Press Release – Office of the President of the Republic of Kiribati
For immediate release: 14 December 2009
Kiribati – the human face of climate change
Copenhagen: 14 December 2009 --- Kiribati President Anote Tong says history has seen nations lose
their sovereignty and human rights through warfare and actions of aggressive neighbours; the effects
of climate change will be just the same as if Kiribati had been attacked by a very hostile and deadly
"The issue of climate change is the greatest moral challenge of the 21st century," says the President
of Kiribati, Anote Tong, who arrives in Copenhagen on 15 December.
"The world can no longer afford the consequences of inaction. Low-lying states like Kiribati are
already the human face of climate change.
"We are among the most vulnerable of the vulnerable. Even a marginal increase in sea levels will be
disastrous for our country's future.”
"Only last week we experienced damaging storm surges and the destruction of sea walls. Ever
worsening scientific forecasts bring us little comfort; we directly experience higher tides and more
frequent storms, which bring saltwater intrusion and coastal flooding. We have long periods of
drought, an endangered supply of fresh water, and bleaching of the coral reefs that cradle our
“Increased flooding has already forced some of our villagers to move inland – but this is a short trip,
because our islands are so narrow - there is no place to go. If we keep moving back we fall into the
"These countries are like the canary in the coal mine in terms of the dramatic impact of climate change
on a whole civilization of people,” says Harvard University biological oceanographer James J.
McCarthy. “They didn't cause the problem, but they are among the first to feel it.”
Spread over about 3.5 million square kilometres in the Central Pacific, the Republic of Kiribati
(pronounced "Kiribas") lies midway between Hawaii and Fiji. Formerly the Gilbert Islands under British
colonial rule, its three major island groups are home to 100,000 people.
Classified by the United Nations as “a least developed country,” the economic development of Kiribati
is severely constrained by its dispersed and isolated atoll geography and narrow resource base.
“We find it very disturbing to hear international commentators speak of our country and its continued
welfare as being an issue of ‘collateral damage’,” says the President. “Climate change is a deeply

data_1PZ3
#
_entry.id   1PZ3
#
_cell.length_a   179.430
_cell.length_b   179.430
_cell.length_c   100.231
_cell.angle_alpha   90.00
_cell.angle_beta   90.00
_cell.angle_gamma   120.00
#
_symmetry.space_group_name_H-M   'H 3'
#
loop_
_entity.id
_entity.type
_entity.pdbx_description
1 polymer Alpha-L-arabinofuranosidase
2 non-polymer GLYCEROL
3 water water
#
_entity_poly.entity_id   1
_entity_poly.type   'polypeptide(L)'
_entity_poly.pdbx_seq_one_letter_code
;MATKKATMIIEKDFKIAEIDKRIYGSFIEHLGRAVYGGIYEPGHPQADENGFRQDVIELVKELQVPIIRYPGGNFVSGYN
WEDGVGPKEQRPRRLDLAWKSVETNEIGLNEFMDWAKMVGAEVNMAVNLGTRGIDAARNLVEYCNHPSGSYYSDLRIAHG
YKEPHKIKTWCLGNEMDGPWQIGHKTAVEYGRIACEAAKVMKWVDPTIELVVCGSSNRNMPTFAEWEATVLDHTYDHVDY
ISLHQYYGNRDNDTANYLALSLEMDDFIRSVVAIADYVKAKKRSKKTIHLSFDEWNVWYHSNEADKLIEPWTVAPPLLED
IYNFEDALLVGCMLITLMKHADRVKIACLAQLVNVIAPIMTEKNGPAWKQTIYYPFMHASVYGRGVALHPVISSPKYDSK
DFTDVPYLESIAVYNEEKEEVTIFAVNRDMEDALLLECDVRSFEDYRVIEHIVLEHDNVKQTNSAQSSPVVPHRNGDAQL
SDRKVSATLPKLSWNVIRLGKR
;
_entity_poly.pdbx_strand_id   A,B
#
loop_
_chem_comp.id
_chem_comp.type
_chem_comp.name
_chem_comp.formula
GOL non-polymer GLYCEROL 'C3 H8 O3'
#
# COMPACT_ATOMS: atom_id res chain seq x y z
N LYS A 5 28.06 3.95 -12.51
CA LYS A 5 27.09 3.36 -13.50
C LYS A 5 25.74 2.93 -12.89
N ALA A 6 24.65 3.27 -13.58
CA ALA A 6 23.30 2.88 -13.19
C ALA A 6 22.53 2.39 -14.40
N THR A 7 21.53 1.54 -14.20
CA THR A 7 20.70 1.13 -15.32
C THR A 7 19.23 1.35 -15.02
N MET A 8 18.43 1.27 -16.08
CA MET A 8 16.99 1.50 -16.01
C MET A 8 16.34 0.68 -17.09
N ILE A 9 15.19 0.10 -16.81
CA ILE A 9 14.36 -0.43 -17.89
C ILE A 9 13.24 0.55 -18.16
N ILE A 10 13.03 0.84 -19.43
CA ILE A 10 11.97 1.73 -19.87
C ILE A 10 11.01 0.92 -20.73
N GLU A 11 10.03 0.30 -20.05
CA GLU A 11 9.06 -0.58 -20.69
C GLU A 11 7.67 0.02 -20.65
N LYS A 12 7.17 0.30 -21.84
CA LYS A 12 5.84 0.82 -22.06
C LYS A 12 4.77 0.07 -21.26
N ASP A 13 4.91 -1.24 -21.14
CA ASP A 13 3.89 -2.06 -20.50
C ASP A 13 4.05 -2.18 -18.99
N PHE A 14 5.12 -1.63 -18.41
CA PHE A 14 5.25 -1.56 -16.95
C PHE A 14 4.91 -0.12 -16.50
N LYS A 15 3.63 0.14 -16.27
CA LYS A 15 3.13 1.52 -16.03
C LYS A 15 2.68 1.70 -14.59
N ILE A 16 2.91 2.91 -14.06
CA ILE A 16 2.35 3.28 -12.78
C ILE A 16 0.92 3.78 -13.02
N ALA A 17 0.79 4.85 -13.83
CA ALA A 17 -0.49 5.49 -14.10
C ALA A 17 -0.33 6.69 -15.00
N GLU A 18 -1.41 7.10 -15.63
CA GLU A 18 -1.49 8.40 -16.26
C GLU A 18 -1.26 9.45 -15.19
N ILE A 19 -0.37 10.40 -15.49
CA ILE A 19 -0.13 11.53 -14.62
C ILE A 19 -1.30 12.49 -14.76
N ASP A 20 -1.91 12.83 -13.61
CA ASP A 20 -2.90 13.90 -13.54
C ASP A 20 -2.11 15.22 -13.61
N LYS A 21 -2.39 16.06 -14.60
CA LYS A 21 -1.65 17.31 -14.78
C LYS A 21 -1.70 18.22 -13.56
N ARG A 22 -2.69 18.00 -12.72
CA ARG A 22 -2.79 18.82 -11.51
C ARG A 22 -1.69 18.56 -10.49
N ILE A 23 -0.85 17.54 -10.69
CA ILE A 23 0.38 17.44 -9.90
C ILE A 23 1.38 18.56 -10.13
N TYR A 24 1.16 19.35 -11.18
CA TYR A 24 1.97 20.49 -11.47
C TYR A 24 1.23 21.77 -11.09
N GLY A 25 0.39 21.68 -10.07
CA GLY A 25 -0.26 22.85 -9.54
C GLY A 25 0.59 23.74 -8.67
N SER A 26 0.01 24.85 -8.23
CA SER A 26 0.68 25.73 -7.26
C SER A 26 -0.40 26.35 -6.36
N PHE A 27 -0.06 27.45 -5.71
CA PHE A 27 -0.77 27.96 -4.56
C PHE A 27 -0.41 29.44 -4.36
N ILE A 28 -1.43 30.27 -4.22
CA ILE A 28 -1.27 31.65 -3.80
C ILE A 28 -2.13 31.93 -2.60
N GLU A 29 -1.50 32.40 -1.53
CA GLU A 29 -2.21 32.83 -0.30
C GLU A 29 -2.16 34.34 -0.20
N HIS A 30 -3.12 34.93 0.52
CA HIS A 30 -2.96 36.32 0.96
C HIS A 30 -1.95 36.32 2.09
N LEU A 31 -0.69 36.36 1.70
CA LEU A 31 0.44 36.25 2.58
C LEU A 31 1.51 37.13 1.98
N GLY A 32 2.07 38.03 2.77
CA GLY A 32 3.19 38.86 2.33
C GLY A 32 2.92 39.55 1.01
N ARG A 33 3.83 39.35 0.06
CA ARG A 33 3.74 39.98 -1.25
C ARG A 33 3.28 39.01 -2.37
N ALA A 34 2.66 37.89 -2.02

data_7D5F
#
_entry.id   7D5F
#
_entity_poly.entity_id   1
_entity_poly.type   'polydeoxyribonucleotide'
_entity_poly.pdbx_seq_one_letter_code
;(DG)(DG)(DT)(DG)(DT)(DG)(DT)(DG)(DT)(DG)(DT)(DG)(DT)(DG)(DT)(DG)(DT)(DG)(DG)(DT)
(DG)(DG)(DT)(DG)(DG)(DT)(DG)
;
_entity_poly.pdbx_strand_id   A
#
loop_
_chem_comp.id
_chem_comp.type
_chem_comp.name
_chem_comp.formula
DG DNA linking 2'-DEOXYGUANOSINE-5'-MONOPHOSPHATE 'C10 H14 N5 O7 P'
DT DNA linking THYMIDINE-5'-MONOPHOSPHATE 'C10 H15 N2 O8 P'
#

human issue – it is about the rights of a people to enjoy their sovereignty, their dignity, their lifestyle
and their culture. It also calls into question the effectiveness of our international organizations to act
on behalf of all members.”
“If we can mobilize trillions of dollars to address the challenges to the global economy, then we are
capable of taking the actions necessary to deal with the challenges of the global environment.
“We are a proud people,” says the President. “We do not come to Copenhagen as beggars – that is
not our way. But we cannot face this huge challenge without international support – both practical and
"In Kiribati, the Maldives, Tuvalu and the Marshalls, whole communities face real danger – their
survival is at stake - our own survival is at stake as a people, as a unique and vibrant culture and as a
"To turn your back and watch your neighbour go down when you could have done something - I think
that’s immoral, and calls into question our humanity, and the way we treat each other as members of
the human family.”
"Along with our endangered partners we call upon all world leaders to act with humanity and without
delay, we call on the world media to help raise our voice, and we call on all citizens of the planet to
address with real compassion, commitment and urgency the critical issues we, the most vulnerable,
For further information, contact:
Linda Uan & John Anderson Mr. Rooti Terubea
Kiribati Press Support during COP15 Press Liaison Officer
Email: email@example.com Office of the President of Kiribati
Mobile number at COP: (45) 2339 Email: firstname.lastname@example.org